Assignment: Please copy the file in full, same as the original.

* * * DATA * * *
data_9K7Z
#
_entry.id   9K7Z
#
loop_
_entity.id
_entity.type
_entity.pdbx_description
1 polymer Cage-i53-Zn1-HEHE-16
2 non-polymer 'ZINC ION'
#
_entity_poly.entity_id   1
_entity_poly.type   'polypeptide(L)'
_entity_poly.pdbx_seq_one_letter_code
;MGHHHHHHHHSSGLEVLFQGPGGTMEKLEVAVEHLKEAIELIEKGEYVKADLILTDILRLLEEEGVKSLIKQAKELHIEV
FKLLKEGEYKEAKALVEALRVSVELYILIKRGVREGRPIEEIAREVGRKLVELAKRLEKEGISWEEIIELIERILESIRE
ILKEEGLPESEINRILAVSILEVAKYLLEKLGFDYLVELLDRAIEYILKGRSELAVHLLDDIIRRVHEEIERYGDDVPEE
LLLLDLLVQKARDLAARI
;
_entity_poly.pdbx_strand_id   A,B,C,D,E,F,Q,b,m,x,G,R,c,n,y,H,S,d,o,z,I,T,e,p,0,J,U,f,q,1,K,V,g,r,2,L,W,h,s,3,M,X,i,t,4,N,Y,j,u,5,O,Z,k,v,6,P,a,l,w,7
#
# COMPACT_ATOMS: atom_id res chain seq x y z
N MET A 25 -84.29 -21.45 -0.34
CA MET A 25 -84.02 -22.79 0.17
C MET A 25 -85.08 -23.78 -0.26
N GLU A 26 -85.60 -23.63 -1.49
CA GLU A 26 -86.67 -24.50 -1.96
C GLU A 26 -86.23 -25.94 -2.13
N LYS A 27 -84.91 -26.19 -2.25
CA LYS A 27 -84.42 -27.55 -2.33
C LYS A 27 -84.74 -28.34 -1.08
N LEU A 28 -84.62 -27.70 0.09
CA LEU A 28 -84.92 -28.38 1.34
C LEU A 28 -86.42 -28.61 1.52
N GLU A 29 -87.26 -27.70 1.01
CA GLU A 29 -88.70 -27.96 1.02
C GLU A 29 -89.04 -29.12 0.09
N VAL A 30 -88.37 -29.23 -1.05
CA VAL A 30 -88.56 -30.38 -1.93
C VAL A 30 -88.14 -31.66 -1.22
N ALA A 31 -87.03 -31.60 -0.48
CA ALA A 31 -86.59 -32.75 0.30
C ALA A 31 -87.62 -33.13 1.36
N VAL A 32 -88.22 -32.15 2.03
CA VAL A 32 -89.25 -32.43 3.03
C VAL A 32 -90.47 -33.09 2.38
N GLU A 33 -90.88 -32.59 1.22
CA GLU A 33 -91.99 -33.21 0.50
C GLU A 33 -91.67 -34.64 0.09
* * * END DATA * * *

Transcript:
data_9K7Z
#
_entry.id   9K7Z
#
loop_
_entity.id
_entity.type
_entity.pdbx_description
1 polymer Cage-i53-Zn1-HEHE-16
2 non-polymer 'ZINC ION'
#
_entity_poly.entity_id   1
_entity_poly.type   'polypeptide(L)'
_entity_poly.pdbx_seq_one_letter_code
;MGHHHHHHHHSSGLEVLFQGPGGTMEKLEVAVEHLKEAIELIEKGEYVKADLILTDILRLLEEEGVKSLIKQAKELHIEV
FKLLKEGEYKEAKALVEALRVSVELYILIKRGVREGRPIEEIAREVGRKLVELAKRLEKEGISWEEIIELIERILESIRE
ILKEEGLPESEINRILAVSILEVAKYLLEKLGFDYLVELLDRAIEYILKGRSELAVHLLDDIIRRVHEEIERYGDDVPEE
LLLLDLLVQKARDLAARI
;
_entity_poly.pdbx_strand_id   A,B,C,D,E,F,Q,b,m,x,G,R,c,n,y,H,S,d,o,z,I,T,e,p,0,J,U,f,q,1,K,V,g,r,2,L,W,h,s,3,M,X,i,t,4,N,Y,j,u,5,O,Z,k,v,6,P,a,l,w,7
#
# COMPACT_ATOMS: atom_id res chain seq x y z
N MET A 25 -84.29 -21.45 -0.34
CA MET A 25 -84.02 -22.79 0.17
C MET A 25 -85.08 -23.78 -0.26
N GLU A 26 -85.60 -23.63 -1.49
CA GLU A 26 -86.67 -24.50 -1.96
C GLU A 26 -86.23 -25.94 -2.13
N LYS A 27 -84.91 -26.19 -2.25
CA LYS A 27 -84.42 -27.55 -2.33
C LYS A 27 -84.74 -28.34 -1.08
N LEU A 28 -84.62 -27.70 0.09
CA LEU A 28 -84.92 -28.38 1.34
C LEU A 28 -86.42 -28.61 1.52
N GLU A 29 -87.26 -27.70 1.01
CA GLU A 29 -88.70 -27.96 1.02
C GLU A 29 -89.04 -29.12 0.09
N VAL A 30 -88.37 -29.23 -1.05
CA VAL A 30 -88.56 -30.38 -1.93
C VAL A 30 -88.14 -31.66 -1.22
N ALA A 31 -87.03 -31.60 -0.48
CA ALA A 31 -86.59 -32.75 0.30
C ALA A 31 -87.62 -33.13 1.36
N VAL A 32 -88.22 -32.15 2.03
CA VAL A 32 -89.25 -32.43 3.03
C VAL A 32 -90.47 -33.09 2.38
N GLU A 33 -90.88 -32.59 1.22
CA GLU A 33 -91.99 -33.21 0.50
C GLU A 33 -91.67 -34.64 0.09